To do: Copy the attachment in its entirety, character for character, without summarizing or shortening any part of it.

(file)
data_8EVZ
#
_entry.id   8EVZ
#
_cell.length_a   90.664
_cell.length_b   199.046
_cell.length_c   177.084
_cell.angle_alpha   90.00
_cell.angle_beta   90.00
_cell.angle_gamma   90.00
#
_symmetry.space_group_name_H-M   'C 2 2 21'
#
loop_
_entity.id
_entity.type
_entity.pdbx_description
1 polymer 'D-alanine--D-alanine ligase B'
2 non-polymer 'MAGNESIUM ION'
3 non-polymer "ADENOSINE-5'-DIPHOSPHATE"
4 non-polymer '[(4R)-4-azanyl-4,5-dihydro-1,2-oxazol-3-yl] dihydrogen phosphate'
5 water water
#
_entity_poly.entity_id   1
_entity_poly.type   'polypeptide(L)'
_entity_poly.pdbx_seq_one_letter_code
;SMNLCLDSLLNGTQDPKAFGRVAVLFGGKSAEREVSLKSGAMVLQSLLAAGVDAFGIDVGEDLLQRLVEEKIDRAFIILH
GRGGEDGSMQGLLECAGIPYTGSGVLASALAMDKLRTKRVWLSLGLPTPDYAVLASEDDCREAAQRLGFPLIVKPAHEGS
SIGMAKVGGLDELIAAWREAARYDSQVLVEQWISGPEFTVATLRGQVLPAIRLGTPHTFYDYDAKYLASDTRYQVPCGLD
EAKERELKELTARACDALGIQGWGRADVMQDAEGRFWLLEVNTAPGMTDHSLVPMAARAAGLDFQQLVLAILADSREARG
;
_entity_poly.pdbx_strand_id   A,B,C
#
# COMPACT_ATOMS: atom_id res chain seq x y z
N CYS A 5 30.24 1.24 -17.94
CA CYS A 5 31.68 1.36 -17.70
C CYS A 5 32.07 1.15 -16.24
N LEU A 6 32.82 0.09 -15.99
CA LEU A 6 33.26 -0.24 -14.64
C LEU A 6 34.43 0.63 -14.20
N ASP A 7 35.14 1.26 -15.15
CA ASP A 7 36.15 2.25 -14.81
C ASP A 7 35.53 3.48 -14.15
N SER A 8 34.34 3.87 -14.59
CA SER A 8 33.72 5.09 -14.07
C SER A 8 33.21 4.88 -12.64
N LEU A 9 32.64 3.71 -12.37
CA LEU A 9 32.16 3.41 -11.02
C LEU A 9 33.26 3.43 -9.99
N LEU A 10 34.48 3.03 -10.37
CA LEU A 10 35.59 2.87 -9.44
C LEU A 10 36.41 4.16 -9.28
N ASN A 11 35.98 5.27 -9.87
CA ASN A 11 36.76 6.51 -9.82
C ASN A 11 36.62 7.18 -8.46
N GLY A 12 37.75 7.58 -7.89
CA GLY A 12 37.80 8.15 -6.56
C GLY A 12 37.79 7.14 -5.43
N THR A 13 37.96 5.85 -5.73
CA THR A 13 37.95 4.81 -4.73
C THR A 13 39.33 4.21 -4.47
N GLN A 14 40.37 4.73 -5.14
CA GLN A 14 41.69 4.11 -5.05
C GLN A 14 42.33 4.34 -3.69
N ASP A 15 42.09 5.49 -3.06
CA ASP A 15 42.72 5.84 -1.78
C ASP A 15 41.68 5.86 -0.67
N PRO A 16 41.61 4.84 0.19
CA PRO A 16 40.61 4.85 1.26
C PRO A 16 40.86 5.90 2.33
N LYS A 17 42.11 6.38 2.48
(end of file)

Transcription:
data_8EVZ
#
_entry.id   8EVZ
#
_cell.length_a   90.664
_cell.length_b   199.046
_cell.length_c   177.084
_cell.angle_alpha   90.00
_cell.angle_beta   90.00
_cell.angle_gamma   90.00
#
_symmetry.space_group_name_H-M   'C 2 2 21'
#
loop_
_entity.id
_entity.type
_entity.pdbx_description
1 polymer 'D-alanine--D-alanine ligase B'
2 non-polymer 'MAGNESIUM ION'
3 non-polymer "ADENOSINE-5'-DIPHOSPHATE"
4 non-polymer '[(4R)-4-azanyl-4,5-dihydro-1,2-oxazol-3-yl] dihydrogen phosphate'
5 water water
#
_entity_poly.entity_id   1
_entity_poly.type   'polypeptide(L)'
_entity_poly.pdbx_seq_one_letter_code
;SMNLCLDSLLNGTQDPKAFGRVAVLFGGKSAEREVSLKSGAMVLQSLLAAGVDAFGIDVGEDLLQRLVEEKIDRAFIILH
GRGGEDGSMQGLLECAGIPYTGSGVLASALAMDKLRTKRVWLSLGLPTPDYAVLASEDDCREAAQRLGFPLIVKPAHEGS
SIGMAKVGGLDELIAAWREAARYDSQVLVEQWISGPEFTVATLRGQVLPAIRLGTPHTFYDYDAKYLASDTRYQVPCGLD
EAKERELKELTARACDALGIQGWGRADVMQDAEGRFWLLEVNTAPGMTDHSLVPMAARAAGLDFQQLVLAILADSREARG
;
_entity_poly.pdbx_strand_id   A,B,C
#
# COMPACT_ATOMS: atom_id res chain seq x y z
N CYS A 5 30.24 1.24 -17.94
CA CYS A 5 31.68 1.36 -17.70
C CYS A 5 32.07 1.15 -16.24
N LEU A 6 32.82 0.09 -15.99
CA LEU A 6 33.26 -0.24 -14.64
C LEU A 6 34.43 0.63 -14.20
N ASP A 7 35.14 1.26 -15.15
CA ASP A 7 36.15 2.25 -14.81
C ASP A 7 35.53 3.48 -14.15
N SER A 8 34.34 3.87 -14.59
CA SER A 8 33.72 5.09 -14.07
C SER A 8 33.21 4.88 -12.64
N LEU A 9 32.64 3.71 -12.37
CA LEU A 9 32.16 3.41 -11.02
C LEU A 9 33.26 3.43 -9.99
N LEU A 10 34.48 3.03 -10.37
CA LEU A 10 35.59 2.87 -9.44
C LEU A 10 36.41 4.16 -9.28
N ASN A 11 35.98 5.27 -9.87
CA ASN A 11 36.76 6.51 -9.82
C ASN A 11 36.62 7.18 -8.46
N GLY A 12 37.75 7.58 -7.89
CA GLY A 12 37.80 8.15 -6.56
C GLY A 12 37.79 7.14 -5.43
N THR A 13 37.96 5.85 -5.73
CA THR A 13 37.95 4.81 -4.73
C THR A 13 39.33 4.21 -4.47
N GLN A 14 40.37 4.73 -5.14
CA GLN A 14 41.69 4.11 -5.05
C GLN A 14 42.33 4.34 -3.69
N ASP A 15 42.09 5.49 -3.06
CA ASP A 15 42.72 5.84 -1.78
C ASP A 15 41.68 5.86 -0.67
N PRO A 16 41.61 4.84 0.19
CA PRO A 16 40.61 4.85 1.26
C PRO A 16 40.86 5.90 2.33
N LYS A 17 42.11 6.38 2.48